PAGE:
I don't like the rules. I want Anthony to come back next year. It's what I really want. There's only two solutions to it: Either I can recruit players who are not as good as the players I'm recruiting, or I can try to convince guys that should leave to stay for me.
Now, what's happened is North Carolina lost three underclassmen, Duke is losing 'em. Now it's different. But that's okay. I mean, I'm going to do what's right for our kids. At the end of the day, I don't apologize for anything we do.
We had a 3.0 grade point average last year, 2.8 last term. We have the highest APR. How they judge our retention and our academics, the highest in the SEC. They go to class, do what they're supposed to do. I mean, you know, Steve Jobs left, Bill Gates left. The integrity of their schools were at stake when they left. They should have stayed and not changed the world.
Translation: "I have big shiny brass ones. Let me show you how they clank." I mean, honestly, DeMarcus Cousins is Bill Gates? When the good Lord handed out the audacity, Calipari got in line twice.
(Still later, Calipari made the point that "An educated man doesn't get robbed or fooled." He should probably take that up with, oh, I don't know, the Wilpons?)
But the subtext of what he said is of a piece with the subtext running through this entire event. The paradigm is shifting under their feet, and the people running the NCAA know it. It's not just Branch. It's Joe Nocera in the New York Times. It's Frank Martin, the coach who just jumped from Kansas State to South Carolina, admitting on television that he slipped money to some of his former players. It's John Calipari (!), who's now presuming to redesign the entire infrastructure of college basketball, bringing what is now an underground economy to the surface. It's even the NCAA seriously discussing stipends, and trying to pretend that stipends are not pay for play. (I swear, the NCAA uses a dictionary from beyond the stars.) It's taken longer than it did for golf and tennis, and even longer than it took for the Olympics, but the amateur burlesque in American college sports is on its way to crashing and the only remaining question is how hard it will fall. The farce is becoming unsupportable.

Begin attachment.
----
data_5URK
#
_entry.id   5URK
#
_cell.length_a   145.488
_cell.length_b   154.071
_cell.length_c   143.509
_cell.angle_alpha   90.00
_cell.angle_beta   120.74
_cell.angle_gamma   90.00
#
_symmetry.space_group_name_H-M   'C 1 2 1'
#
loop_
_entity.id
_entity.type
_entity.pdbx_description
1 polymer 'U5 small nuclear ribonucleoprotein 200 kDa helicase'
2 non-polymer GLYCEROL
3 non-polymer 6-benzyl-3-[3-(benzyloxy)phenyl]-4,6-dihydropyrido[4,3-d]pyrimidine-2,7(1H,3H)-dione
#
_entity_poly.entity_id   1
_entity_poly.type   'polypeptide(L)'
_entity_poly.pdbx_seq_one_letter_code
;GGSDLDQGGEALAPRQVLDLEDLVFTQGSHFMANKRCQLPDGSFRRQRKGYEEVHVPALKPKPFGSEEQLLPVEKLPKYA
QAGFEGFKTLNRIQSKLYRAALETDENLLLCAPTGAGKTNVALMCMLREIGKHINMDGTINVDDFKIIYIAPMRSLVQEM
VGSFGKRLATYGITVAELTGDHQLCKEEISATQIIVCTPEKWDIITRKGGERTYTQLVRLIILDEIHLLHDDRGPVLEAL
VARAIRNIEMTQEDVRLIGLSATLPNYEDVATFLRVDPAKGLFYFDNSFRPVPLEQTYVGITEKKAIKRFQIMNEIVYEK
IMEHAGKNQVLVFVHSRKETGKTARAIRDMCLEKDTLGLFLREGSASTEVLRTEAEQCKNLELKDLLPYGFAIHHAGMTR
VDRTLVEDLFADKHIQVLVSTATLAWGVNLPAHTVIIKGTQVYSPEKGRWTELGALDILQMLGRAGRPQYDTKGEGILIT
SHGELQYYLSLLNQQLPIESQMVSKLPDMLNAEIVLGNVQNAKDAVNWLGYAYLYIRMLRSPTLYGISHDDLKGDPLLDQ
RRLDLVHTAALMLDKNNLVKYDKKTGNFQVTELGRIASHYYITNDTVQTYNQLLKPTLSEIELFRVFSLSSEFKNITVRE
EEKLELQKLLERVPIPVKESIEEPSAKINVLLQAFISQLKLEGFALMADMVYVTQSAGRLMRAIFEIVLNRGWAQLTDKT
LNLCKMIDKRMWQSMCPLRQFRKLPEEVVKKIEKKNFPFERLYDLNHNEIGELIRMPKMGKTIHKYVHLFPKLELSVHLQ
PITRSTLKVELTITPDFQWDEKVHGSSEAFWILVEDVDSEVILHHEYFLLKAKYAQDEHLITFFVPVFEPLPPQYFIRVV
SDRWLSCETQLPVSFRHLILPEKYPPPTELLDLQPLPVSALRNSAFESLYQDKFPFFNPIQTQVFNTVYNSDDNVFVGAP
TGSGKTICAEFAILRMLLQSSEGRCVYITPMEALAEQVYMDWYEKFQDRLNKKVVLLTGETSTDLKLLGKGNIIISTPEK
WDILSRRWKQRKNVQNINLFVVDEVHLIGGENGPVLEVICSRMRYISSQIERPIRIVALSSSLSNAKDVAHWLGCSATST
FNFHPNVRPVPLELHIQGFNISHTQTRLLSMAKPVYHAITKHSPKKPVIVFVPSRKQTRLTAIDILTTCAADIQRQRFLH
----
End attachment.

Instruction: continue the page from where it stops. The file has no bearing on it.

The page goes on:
Which makes the games themselves all the more important. This is still a pretty good product that the NCAA has to sell, and it will still be one no matter how the economics of the game are rearranged to make them both more equitable and more sane. The Saturday semifinals were taut, edgy affairs. Kansas took almost the entire game to catch and finally pass Ohio State, 64-62, tangling up Buckeye All-American Jared Sullinger with double- and triple-teams throughout the second half. (Midway through the first half, Ohio State was shooting 56 percent from the floor. It ended up shooting 33 percent for the game, and its three leading scorers, Sullinger, Deshaun Thomas, and pestiferous point guard Aaron Craft shot a combined 12-for-44.) "I wasn't expecting Kansas to double, to be totally honest with you," Sullinger said after the game. "A couple of times, it caught me totally off guard."
For its part, Louisville was admirably stubborn, but every time the Cardinals made the game close, Kentucky had somebody who would make a couple of plays in a row — senior guard Darius Miller made the most critical ones — and the Wildcats would push themselves far enough ahead. The 69-61 final was the very definition of a working margin.